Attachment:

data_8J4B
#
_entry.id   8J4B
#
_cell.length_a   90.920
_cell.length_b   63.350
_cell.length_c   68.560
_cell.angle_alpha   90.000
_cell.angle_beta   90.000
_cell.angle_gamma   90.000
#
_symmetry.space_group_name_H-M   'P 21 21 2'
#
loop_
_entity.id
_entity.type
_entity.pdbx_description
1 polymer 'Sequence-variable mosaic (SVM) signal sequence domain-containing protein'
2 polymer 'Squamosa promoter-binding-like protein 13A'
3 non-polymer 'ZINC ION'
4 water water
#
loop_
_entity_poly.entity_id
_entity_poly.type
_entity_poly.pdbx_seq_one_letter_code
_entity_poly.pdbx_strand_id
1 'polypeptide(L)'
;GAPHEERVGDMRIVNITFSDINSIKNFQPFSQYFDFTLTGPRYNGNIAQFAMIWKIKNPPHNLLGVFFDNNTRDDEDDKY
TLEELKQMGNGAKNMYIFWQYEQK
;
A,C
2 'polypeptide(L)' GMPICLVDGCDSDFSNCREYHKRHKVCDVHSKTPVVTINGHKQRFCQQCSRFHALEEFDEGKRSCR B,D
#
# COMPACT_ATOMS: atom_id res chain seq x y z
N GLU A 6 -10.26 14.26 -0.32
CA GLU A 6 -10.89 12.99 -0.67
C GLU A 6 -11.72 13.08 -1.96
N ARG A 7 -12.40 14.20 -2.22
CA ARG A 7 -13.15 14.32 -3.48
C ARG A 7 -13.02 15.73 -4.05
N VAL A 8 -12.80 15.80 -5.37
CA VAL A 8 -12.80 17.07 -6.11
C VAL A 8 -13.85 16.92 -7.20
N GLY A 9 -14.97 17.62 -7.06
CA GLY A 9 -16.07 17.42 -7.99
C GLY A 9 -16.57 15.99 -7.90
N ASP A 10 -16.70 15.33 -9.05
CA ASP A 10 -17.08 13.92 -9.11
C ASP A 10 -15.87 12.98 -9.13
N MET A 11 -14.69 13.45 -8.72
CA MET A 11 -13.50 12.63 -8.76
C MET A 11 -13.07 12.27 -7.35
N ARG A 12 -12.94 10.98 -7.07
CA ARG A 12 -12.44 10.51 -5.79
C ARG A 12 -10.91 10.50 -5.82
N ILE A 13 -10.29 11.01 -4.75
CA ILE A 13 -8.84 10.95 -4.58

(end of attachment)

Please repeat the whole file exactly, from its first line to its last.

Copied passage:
data_8J4B
#
_entry.id   8J4B
#
_cell.length_a   90.920
_cell.length_b   63.350
_cell.length_c   68.560
_cell.angle_alpha   90.000
_cell.angle_beta   90.000
_cell.angle_gamma   90.000
#
_symmetry.space_group_name_H-M   'P 21 21 2'
#
loop_
_entity.id
_entity.type
_entity.pdbx_description
1 polymer 'Sequence-variable mosaic (SVM) signal sequence domain-containing protein'
2 polymer 'Squamosa promoter-binding-like protein 13A'
3 non-polymer 'ZINC ION'
4 water water
#
loop_
_entity_poly.entity_id
_entity_poly.type
_entity_poly.pdbx_seq_one_letter_code
_entity_poly.pdbx_strand_id
1 'polypeptide(L)'
;GAPHEERVGDMRIVNITFSDINSIKNFQPFSQYFDFTLTGPRYNGNIAQFAMIWKIKNPPHNLLGVFFDNNTRDDEDDKY
TLEELKQMGNGAKNMYIFWQYEQK
;
A,C
2 'polypeptide(L)' GMPICLVDGCDSDFSNCREYHKRHKVCDVHSKTPVVTINGHKQRFCQQCSRFHALEEFDEGKRSCR B,D
#
# COMPACT_ATOMS: atom_id res chain seq x y z
N GLU A 6 -10.26 14.26 -0.32
CA GLU A 6 -10.89 12.99 -0.67
C GLU A 6 -11.72 13.08 -1.96
N ARG A 7 -12.40 14.20 -2.22
CA ARG A 7 -13.15 14.32 -3.48
C ARG A 7 -13.02 15.73 -4.05
N VAL A 8 -12.80 15.80 -5.37
CA VAL A 8 -12.80 17.07 -6.11
C VAL A 8 -13.85 16.92 -7.20
N GLY A 9 -14.97 17.62 -7.06
CA GLY A 9 -16.07 17.42 -7.99
C GLY A 9 -16.57 15.99 -7.90
N ASP A 10 -16.70 15.33 -9.05
CA ASP A 10 -17.08 13.92 -9.11
C ASP A 10 -15.87 12.98 -9.13
N MET A 11 -14.69 13.45 -8.72
CA MET A 11 -13.50 12.63 -8.76
C MET A 11 -13.07 12.27 -7.35
N ARG A 12 -12.94 10.98 -7.07
CA ARG A 12 -12.44 10.51 -5.79
C ARG A 12 -10.91 10.50 -5.82
N ILE A 13 -10.29 11.01 -4.75
CA ILE A 13 -8.84 10.95 -4.58